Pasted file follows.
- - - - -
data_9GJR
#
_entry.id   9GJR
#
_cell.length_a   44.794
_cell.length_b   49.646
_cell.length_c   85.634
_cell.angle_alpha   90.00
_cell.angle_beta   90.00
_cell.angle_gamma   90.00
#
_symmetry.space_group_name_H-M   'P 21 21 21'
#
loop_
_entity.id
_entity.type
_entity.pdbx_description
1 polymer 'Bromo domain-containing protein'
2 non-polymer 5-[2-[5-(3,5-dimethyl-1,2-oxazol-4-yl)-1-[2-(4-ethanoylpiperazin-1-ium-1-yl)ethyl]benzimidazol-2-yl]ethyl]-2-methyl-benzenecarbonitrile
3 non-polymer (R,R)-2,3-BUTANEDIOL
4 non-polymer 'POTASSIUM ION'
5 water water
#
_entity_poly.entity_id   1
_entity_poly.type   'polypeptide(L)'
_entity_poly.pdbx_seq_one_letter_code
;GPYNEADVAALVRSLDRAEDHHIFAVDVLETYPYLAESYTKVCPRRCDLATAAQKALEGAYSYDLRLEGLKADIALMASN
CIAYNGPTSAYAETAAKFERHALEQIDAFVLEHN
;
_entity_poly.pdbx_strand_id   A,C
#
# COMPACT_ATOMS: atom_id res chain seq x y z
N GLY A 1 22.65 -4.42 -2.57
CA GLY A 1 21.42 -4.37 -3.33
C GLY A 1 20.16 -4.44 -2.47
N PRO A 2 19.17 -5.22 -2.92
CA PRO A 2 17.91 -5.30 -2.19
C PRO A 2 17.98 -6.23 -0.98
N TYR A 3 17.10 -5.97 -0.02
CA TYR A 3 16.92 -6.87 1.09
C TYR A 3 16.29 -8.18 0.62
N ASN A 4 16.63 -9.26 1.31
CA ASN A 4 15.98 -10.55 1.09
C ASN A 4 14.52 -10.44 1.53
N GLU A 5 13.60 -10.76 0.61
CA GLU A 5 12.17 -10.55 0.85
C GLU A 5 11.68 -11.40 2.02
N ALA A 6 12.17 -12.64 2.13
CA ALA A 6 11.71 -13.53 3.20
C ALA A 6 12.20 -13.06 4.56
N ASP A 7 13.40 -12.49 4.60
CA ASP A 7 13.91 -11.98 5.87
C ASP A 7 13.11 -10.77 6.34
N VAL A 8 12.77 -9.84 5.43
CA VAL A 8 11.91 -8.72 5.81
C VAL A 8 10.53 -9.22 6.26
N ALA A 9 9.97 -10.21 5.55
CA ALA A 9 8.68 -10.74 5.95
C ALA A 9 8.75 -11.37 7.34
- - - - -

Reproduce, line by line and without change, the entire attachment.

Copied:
data_9GJR
#
_entry.id   9GJR
#
_cell.length_a   44.794
_cell.length_b   49.646
_cell.length_c   85.634
_cell.angle_alpha   90.00
_cell.angle_beta   90.00
_cell.angle_gamma   90.00
#
_symmetry.space_group_name_H-M   'P 21 21 21'
#
loop_
_entity.id
_entity.type
_entity.pdbx_description
1 polymer 'Bromo domain-containing protein'
2 non-polymer 5-[2-[5-(3,5-dimethyl-1,2-oxazol-4-yl)-1-[2-(4-ethanoylpiperazin-1-ium-1-yl)ethyl]benzimidazol-2-yl]ethyl]-2-methyl-benzenecarbonitrile
3 non-polymer (R,R)-2,3-BUTANEDIOL
4 non-polymer 'POTASSIUM ION'
5 water water
#
_entity_poly.entity_id   1
_entity_poly.type   'polypeptide(L)'
_entity_poly.pdbx_seq_one_letter_code
;GPYNEADVAALVRSLDRAEDHHIFAVDVLETYPYLAESYTKVCPRRCDLATAAQKALEGAYSYDLRLEGLKADIALMASN
CIAYNGPTSAYAETAAKFERHALEQIDAFVLEHN
;
_entity_poly.pdbx_strand_id   A,C
#
# COMPACT_ATOMS: atom_id res chain seq x y z
N GLY A 1 22.65 -4.42 -2.57
CA GLY A 1 21.42 -4.37 -3.33
C GLY A 1 20.16 -4.44 -2.47
N PRO A 2 19.17 -5.22 -2.92
CA PRO A 2 17.91 -5.30 -2.19
C PRO A 2 17.98 -6.23 -0.98
N TYR A 3 17.10 -5.97 -0.02
CA TYR A 3 16.92 -6.87 1.09
C TYR A 3 16.29 -8.18 0.62
N ASN A 4 16.63 -9.26 1.31
CA ASN A 4 15.98 -10.55 1.09
C ASN A 4 14.52 -10.44 1.53
N GLU A 5 13.60 -10.76 0.61
CA GLU A 5 12.17 -10.55 0.85
C GLU A 5 11.68 -11.40 2.02
N ALA A 6 12.17 -12.64 2.13
CA ALA A 6 11.71 -13.53 3.20
C ALA A 6 12.20 -13.06 4.56
N ASP A 7 13.40 -12.49 4.60
CA ASP A 7 13.91 -11.98 5.87
C ASP A 7 13.11 -10.77 6.34
N VAL A 8 12.77 -9.84 5.43
CA VAL A 8 11.91 -8.72 5.81
C VAL A 8 10.53 -9.22 6.26
N ALA A 9 9.97 -10.21 5.55
CA ALA A 9 8.68 -10.74 5.95
C ALA A 9 8.75 -11.37 7.34